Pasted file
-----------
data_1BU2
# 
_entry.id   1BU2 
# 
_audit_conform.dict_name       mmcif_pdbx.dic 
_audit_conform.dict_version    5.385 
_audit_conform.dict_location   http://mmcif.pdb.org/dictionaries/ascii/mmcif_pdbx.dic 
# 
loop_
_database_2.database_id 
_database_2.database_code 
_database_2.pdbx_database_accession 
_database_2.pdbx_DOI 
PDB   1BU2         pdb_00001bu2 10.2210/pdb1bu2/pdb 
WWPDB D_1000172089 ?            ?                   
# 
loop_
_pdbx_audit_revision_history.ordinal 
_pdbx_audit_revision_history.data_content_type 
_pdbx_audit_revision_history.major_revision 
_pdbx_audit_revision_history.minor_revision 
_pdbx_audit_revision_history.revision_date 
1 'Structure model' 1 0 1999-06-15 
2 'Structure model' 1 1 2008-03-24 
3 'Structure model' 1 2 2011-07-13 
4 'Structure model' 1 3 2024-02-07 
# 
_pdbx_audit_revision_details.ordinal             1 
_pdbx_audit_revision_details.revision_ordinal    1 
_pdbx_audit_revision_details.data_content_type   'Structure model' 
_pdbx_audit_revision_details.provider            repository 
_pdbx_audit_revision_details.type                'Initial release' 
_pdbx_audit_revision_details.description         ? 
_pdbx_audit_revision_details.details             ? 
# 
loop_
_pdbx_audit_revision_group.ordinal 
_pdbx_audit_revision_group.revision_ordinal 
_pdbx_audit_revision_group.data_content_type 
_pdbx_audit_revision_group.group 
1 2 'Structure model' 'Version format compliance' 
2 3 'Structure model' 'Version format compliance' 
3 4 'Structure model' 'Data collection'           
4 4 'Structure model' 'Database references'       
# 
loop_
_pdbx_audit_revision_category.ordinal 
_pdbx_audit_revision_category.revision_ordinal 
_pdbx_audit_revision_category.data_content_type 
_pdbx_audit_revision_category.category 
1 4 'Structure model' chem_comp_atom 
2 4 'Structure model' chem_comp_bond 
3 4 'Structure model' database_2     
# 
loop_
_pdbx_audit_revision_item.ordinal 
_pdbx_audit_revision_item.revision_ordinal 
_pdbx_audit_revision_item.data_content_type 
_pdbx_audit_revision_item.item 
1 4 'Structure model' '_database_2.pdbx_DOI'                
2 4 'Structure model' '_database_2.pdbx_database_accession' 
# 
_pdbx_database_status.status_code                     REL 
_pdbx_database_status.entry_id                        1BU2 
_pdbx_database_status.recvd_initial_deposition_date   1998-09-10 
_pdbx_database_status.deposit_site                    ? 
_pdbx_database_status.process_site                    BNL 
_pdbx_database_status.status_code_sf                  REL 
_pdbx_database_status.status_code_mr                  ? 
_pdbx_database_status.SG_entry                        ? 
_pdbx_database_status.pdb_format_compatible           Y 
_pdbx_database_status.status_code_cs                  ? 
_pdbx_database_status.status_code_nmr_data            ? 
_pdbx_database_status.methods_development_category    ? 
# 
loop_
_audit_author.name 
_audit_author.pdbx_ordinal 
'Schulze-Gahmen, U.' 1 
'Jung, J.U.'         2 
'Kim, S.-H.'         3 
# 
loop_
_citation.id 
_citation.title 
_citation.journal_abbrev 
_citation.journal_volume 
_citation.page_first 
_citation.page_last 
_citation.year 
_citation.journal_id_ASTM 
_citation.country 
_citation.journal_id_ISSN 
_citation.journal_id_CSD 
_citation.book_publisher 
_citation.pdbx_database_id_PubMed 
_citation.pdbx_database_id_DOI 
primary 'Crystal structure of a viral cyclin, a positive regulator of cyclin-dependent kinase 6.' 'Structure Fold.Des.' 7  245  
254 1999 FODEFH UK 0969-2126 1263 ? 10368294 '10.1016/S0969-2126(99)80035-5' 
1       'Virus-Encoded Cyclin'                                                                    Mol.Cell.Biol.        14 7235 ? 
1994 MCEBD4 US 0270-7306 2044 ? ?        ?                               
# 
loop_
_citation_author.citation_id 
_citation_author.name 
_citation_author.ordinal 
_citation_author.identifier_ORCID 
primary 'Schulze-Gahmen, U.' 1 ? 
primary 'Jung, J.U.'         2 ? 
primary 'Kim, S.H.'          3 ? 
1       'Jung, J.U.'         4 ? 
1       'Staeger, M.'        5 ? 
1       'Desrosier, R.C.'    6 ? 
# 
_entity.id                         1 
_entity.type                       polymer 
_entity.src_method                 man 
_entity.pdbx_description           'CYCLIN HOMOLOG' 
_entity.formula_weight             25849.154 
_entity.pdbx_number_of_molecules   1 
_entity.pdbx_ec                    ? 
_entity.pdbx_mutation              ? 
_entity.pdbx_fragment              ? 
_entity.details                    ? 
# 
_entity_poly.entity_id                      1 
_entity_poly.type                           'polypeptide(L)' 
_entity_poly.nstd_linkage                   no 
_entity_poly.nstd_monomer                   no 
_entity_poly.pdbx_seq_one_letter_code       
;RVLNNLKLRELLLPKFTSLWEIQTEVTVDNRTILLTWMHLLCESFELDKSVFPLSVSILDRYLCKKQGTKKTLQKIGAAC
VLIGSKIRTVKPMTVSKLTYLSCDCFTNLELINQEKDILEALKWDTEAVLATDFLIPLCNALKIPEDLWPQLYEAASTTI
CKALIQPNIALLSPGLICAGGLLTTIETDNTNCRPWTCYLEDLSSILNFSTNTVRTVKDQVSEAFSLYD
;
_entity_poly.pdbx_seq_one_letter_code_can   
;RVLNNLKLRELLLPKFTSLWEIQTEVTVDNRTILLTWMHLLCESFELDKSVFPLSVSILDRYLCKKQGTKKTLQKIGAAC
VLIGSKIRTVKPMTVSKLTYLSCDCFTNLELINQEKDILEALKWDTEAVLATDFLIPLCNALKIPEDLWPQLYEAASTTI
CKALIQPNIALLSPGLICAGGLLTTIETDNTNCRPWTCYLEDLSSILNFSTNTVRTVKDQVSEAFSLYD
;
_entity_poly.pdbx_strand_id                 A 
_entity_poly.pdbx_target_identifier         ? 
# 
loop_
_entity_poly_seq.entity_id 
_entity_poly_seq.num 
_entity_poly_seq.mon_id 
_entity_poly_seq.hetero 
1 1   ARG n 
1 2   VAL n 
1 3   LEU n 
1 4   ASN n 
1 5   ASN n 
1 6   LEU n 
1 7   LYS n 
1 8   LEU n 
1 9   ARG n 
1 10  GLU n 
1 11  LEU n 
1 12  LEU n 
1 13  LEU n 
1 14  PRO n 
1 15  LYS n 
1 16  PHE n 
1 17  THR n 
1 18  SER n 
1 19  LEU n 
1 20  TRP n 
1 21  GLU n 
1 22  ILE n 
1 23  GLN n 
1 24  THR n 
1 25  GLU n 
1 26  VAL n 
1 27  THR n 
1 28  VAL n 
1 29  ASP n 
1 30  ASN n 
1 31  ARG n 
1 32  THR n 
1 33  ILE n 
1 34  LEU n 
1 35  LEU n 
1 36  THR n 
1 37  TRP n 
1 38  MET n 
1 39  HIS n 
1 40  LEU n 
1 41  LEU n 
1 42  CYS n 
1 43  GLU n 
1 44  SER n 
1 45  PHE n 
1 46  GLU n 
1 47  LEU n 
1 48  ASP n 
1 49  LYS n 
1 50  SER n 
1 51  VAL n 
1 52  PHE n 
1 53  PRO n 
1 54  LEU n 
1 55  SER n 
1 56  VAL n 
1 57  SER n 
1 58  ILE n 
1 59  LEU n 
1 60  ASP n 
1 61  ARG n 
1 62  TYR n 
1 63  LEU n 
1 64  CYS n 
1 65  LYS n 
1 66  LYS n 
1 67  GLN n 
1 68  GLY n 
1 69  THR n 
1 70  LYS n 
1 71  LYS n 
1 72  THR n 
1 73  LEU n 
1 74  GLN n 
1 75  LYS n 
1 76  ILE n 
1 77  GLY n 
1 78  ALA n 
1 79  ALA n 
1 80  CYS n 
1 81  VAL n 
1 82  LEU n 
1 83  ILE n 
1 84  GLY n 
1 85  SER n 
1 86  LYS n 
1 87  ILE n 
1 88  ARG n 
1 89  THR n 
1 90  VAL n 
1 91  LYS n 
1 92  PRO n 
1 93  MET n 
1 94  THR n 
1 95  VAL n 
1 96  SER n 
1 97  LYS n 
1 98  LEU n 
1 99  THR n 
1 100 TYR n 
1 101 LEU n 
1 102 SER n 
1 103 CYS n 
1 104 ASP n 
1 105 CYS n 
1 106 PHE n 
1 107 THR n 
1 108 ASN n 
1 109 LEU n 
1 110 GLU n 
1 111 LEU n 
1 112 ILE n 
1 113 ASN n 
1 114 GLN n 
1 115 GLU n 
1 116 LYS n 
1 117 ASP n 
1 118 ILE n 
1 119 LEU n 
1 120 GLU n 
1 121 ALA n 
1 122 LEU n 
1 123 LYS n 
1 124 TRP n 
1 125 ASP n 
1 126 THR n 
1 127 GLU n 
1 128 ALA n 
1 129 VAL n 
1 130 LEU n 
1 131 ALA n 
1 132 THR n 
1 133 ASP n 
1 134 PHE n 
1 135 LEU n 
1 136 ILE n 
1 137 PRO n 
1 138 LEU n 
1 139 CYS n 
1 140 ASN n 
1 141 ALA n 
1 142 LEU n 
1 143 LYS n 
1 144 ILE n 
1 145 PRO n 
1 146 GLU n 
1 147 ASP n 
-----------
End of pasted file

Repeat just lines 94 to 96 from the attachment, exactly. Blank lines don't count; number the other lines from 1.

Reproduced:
_citation.journal_id_CSD 
_citation.book_publisher 
_citation.pdbx_database_id_PubMed 